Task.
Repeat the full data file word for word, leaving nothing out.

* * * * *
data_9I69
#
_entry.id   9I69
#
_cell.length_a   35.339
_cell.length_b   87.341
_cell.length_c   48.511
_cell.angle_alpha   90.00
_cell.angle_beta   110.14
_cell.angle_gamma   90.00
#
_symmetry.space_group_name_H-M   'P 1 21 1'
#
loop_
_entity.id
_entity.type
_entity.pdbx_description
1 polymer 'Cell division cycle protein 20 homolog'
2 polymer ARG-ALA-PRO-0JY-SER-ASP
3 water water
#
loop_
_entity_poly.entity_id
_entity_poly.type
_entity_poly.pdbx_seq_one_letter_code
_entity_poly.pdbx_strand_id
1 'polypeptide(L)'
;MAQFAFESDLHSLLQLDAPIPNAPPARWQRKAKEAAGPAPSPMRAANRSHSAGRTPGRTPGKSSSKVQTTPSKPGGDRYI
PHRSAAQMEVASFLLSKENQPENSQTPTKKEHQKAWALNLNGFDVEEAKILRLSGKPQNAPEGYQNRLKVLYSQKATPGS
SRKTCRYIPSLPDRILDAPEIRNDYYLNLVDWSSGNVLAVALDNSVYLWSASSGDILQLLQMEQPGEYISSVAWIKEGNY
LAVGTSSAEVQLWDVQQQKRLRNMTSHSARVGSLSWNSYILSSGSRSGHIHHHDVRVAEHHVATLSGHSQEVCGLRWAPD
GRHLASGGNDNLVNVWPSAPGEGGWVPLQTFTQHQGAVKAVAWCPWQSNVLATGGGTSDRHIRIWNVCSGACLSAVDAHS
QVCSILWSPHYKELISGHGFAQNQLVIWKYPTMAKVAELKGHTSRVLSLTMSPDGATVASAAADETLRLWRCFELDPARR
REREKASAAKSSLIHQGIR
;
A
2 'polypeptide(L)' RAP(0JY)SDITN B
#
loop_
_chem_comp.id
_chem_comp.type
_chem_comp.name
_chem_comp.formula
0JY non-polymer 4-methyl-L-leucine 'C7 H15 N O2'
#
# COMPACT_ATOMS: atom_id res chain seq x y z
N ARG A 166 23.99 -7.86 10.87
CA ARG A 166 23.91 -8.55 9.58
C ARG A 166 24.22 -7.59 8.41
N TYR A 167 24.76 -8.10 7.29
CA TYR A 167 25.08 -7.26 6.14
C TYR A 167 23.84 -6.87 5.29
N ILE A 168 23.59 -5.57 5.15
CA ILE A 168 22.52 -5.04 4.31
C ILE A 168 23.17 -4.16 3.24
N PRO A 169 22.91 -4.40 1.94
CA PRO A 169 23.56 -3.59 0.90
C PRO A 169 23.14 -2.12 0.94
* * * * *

data_9I69
#
_entry.id   9I69
#
_cell.length_a   35.339
_cell.length_b   87.341
_cell.length_c   48.511
_cell.angle_alpha   90.00
_cell.angle_beta   110.14
_cell.angle_gamma   90.00
#
_symmetry.space_group_name_H-M   'P 1 21 1'
#
loop_
_entity.id
_entity.type
_entity.pdbx_description
1 polymer 'Cell division cycle protein 20 homolog'
2 polymer ARG-ALA-PRO-0JY-SER-ASP
3 water water
#
loop_
_entity_poly.entity_id
_entity_poly.type
_entity_poly.pdbx_seq_one_letter_code
_entity_poly.pdbx_strand_id
1 'polypeptide(L)'
;MAQFAFESDLHSLLQLDAPIPNAPPARWQRKAKEAAGPAPSPMRAANRSHSAGRTPGRTPGKSSSKVQTTPSKPGGDRYI
PHRSAAQMEVASFLLSKENQPENSQTPTKKEHQKAWALNLNGFDVEEAKILRLSGKPQNAPEGYQNRLKVLYSQKATPGS
SRKTCRYIPSLPDRILDAPEIRNDYYLNLVDWSSGNVLAVALDNSVYLWSASSGDILQLLQMEQPGEYISSVAWIKEGNY
LAVGTSSAEVQLWDVQQQKRLRNMTSHSARVGSLSWNSYILSSGSRSGHIHHHDVRVAEHHVATLSGHSQEVCGLRWAPD
GRHLASGGNDNLVNVWPSAPGEGGWVPLQTFTQHQGAVKAVAWCPWQSNVLATGGGTSDRHIRIWNVCSGACLSAVDAHS
QVCSILWSPHYKELISGHGFAQNQLVIWKYPTMAKVAELKGHTSRVLSLTMSPDGATVASAAADETLRLWRCFELDPARR
REREKASAAKSSLIHQGIR
;
A
2 'polypeptide(L)' RAP(0JY)SDITN B
#
loop_
_chem_comp.id
_chem_comp.type
_chem_comp.name
_chem_comp.formula
0JY non-polymer 4-methyl-L-leucine 'C7 H15 N O2'
#
# COMPACT_ATOMS: atom_id res chain seq x y z
N ARG A 166 23.99 -7.86 10.87
CA ARG A 166 23.91 -8.55 9.58
C ARG A 166 24.22 -7.59 8.41
N TYR A 167 24.76 -8.10 7.29
CA TYR A 167 25.08 -7.26 6.14
C TYR A 167 23.84 -6.87 5.29
N ILE A 168 23.59 -5.57 5.15
CA ILE A 168 22.52 -5.04 4.31
C ILE A 168 23.17 -4.16 3.24
N PRO A 169 22.91 -4.40 1.94
CA PRO A 169 23.56 -3.59 0.90
C PRO A 169 23.14 -2.12 0.94